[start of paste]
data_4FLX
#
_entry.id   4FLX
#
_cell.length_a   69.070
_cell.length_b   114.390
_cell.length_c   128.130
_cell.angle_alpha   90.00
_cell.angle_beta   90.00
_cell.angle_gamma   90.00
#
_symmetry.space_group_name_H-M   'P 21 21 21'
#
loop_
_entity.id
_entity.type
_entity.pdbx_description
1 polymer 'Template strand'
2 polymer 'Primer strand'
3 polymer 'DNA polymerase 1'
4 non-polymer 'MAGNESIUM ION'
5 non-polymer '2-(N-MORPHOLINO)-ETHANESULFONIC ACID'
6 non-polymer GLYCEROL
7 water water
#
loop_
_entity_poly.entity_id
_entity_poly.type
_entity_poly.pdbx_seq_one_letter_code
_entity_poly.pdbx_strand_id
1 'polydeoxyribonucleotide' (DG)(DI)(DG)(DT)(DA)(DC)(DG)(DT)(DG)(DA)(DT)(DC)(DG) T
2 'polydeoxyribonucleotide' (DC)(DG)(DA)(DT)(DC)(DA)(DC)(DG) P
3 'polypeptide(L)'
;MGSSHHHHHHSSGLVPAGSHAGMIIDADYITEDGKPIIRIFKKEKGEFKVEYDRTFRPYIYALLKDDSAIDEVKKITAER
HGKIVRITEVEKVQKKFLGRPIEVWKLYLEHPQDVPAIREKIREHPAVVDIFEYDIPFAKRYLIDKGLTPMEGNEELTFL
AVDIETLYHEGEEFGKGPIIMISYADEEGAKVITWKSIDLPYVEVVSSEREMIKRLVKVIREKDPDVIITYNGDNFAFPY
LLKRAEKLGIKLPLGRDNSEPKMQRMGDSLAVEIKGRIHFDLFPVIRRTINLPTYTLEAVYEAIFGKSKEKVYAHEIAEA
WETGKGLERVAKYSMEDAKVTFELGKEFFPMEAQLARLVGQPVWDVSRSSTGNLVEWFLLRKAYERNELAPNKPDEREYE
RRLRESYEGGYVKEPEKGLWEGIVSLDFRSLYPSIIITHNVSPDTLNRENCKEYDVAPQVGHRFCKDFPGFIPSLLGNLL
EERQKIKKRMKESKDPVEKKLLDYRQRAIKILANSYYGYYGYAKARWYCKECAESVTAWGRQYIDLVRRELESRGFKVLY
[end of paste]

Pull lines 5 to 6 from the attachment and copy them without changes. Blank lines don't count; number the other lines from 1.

_cell.length_a   69.070
_cell.length_b   114.390